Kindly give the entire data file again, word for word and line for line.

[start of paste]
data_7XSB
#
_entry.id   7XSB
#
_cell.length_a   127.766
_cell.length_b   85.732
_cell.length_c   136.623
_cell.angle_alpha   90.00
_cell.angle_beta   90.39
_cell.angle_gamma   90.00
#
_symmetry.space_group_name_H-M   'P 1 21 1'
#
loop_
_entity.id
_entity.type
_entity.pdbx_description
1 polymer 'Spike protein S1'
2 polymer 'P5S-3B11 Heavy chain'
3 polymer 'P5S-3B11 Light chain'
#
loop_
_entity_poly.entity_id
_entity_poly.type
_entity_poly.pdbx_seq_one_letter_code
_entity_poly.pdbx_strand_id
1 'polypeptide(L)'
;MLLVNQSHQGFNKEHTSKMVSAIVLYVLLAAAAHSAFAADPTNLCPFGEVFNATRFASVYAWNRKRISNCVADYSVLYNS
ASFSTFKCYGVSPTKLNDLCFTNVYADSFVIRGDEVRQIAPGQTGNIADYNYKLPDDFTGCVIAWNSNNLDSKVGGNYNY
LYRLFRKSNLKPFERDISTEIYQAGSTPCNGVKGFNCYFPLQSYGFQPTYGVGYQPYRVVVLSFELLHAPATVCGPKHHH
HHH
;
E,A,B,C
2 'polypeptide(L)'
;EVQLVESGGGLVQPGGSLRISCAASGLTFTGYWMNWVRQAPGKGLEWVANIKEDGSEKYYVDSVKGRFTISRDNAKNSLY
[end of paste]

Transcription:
data_7XSB
#
_entry.id   7XSB
#
_cell.length_a   127.766
_cell.length_b   85.732
_cell.length_c   136.623
_cell.angle_alpha   90.00
_cell.angle_beta   90.39
_cell.angle_gamma   90.00
#
_symmetry.space_group_name_H-M   'P 1 21 1'
#
loop_
_entity.id
_entity.type
_entity.pdbx_description
1 polymer 'Spike protein S1'
2 polymer 'P5S-3B11 Heavy chain'
3 polymer 'P5S-3B11 Light chain'
#
loop_
_entity_poly.entity_id
_entity_poly.type
_entity_poly.pdbx_seq_one_letter_code
_entity_poly.pdbx_strand_id
1 'polypeptide(L)'
;MLLVNQSHQGFNKEHTSKMVSAIVLYVLLAAAAHSAFAADPTNLCPFGEVFNATRFASVYAWNRKRISNCVADYSVLYNS
ASFSTFKCYGVSPTKLNDLCFTNVYADSFVIRGDEVRQIAPGQTGNIADYNYKLPDDFTGCVIAWNSNNLDSKVGGNYNY
LYRLFRKSNLKPFERDISTEIYQAGSTPCNGVKGFNCYFPLQSYGFQPTYGVGYQPYRVVVLSFELLHAPATVCGPKHHH
HHH
;
E,A,B,C
2 'polypeptide(L)'
;EVQLVESGGGLVQPGGSLRISCAASGLTFTGYWMNWVRQAPGKGLEWVANIKEDGSEKYYVDSVKGRFTISRDNAKNSLY